Taking the Message Home (September 11, 2011)

Yesterday was the final message in our series on I Peter. There is a litany of reminders and instructions at the end of the letter, all of which pulls together the leading themes of the entire letter. Similar to the way he began the letter; Peter calls us to look beyond the suffering of this world toward the grace and glory of Christ.

Peter begins by calling us to humility under the hand of God, anticipating his exaltation of us in due time.

  • Peter teaches us that worry is a form of pride, since it denies the sovereign care of Almighty God. On the other hand, true humility is revealed through handing over our worries to God and resting in His promises. Do you struggle with casting your cares on God? How might the Scripture’s promises help you make steps in releasing your fears and anxieties to the Lord?

As he did earlier in the letter, Peter calls us to watchfulness and sober-mindedness. But this time, he connects those instructions with the devil. For Peter, the devil is real, on the prowl, and seeking our demise (v.8).

  • Through the roar of persecution, the devil seeks to cause worry, fear, and doubt in the heart of believers. Though we’re not facing persecution in the same manner of the Christian’s in Asia Minor, you may find yourself tempted to shrink back in faith whenever insult or injury is on the horizon. Do you see this as the devil’s tactic? Are you resisting the devil?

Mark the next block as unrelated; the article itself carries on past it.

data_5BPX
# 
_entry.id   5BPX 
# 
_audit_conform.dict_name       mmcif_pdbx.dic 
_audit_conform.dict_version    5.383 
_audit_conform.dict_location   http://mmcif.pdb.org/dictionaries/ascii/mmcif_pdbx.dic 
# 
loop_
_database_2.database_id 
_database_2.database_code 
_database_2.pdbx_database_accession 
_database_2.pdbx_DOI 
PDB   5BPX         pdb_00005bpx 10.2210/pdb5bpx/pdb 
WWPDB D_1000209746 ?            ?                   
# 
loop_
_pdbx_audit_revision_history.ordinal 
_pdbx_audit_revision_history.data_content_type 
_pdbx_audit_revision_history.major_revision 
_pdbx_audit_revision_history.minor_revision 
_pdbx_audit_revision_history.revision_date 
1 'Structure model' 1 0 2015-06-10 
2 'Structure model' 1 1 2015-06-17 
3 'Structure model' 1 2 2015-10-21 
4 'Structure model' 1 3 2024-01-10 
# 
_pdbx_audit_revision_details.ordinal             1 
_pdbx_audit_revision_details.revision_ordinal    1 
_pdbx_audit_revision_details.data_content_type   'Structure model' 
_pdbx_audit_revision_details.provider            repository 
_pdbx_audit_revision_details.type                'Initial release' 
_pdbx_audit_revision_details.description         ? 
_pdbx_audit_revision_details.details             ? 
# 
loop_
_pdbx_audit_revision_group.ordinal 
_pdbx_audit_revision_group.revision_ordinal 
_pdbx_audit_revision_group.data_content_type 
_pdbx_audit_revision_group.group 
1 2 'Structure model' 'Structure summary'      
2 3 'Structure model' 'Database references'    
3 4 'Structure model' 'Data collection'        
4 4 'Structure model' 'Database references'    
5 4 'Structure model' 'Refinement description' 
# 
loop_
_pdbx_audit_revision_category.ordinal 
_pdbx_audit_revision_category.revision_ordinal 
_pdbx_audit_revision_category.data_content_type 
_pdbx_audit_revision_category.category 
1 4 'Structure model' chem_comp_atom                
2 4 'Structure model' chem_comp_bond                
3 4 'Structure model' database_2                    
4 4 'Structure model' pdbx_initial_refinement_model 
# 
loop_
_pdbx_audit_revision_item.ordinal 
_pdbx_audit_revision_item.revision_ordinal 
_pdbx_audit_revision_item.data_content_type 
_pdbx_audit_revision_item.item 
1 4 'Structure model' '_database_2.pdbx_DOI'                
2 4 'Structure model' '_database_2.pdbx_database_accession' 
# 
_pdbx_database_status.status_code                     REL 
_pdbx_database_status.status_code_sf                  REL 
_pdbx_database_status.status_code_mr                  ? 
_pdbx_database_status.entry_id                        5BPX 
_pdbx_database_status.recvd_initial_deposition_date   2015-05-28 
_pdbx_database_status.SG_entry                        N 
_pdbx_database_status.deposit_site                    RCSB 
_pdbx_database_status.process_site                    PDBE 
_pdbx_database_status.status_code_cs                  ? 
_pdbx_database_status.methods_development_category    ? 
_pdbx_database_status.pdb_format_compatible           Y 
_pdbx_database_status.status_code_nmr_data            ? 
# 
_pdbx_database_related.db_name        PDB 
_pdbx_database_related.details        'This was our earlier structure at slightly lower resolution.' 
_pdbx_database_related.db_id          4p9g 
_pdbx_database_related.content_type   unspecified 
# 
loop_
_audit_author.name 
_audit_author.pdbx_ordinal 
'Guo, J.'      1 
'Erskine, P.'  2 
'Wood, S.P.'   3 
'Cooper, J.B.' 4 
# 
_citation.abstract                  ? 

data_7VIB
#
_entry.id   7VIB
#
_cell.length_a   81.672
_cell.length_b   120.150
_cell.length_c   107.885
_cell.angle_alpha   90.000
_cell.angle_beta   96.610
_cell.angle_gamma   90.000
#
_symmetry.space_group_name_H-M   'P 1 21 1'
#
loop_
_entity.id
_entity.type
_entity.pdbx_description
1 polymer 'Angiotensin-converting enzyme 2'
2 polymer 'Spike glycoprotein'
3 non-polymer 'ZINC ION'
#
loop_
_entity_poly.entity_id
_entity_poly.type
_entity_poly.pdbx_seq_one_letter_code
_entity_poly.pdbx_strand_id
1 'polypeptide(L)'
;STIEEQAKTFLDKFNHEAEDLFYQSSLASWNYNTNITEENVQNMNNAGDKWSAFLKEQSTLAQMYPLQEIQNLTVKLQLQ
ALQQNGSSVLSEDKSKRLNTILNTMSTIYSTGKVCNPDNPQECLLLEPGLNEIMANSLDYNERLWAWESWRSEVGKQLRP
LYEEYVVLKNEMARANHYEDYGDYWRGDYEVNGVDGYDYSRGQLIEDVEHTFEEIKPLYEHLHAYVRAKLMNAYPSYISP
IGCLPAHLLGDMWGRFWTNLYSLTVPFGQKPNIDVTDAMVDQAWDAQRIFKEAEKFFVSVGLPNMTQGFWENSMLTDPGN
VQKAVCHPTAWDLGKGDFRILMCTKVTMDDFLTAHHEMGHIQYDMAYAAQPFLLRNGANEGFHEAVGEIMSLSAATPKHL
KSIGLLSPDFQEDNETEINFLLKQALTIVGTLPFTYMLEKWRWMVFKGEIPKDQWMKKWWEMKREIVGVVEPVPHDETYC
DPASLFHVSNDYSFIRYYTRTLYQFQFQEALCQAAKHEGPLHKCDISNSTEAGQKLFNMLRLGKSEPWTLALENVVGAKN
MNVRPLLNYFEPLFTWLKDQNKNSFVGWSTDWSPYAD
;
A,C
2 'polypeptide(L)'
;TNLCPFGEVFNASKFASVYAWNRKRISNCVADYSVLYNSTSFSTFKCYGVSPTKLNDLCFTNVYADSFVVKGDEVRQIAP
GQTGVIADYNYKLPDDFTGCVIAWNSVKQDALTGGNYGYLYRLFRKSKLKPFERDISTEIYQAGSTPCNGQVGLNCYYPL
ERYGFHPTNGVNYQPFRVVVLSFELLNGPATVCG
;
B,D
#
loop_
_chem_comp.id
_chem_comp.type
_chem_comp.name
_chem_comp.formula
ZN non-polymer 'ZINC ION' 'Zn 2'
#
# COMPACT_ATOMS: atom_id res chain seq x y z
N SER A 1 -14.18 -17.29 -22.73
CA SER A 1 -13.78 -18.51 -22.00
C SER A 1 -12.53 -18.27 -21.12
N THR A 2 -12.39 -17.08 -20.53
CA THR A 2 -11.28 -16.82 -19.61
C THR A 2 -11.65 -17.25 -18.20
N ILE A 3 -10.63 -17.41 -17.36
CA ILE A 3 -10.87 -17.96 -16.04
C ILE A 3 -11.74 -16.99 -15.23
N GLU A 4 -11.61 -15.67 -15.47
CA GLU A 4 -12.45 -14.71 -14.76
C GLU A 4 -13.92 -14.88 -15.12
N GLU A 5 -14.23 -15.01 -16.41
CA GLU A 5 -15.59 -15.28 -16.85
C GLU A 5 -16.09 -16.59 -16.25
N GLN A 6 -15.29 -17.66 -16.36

• One of the greatest comforts of suffering Christians comes in knowing they are not alone in their suffering. Peter says there’s a “brotherhood” of sufferers. How does the commonality of struggle among likeminded believers extend comfort? Can you tell a personal story from your life where this truth is made evident?
  • Peter closes his letter with in the same way he began it—with a confident look to the grace and glory of Christ. He promises restoration, confirmation, strength and establishment through Christ upon his return. Are you comforted by Christ’s return? Why or why not? How might you be benefited right now with more reflection on the coming restoration of all things at Christ’s return?

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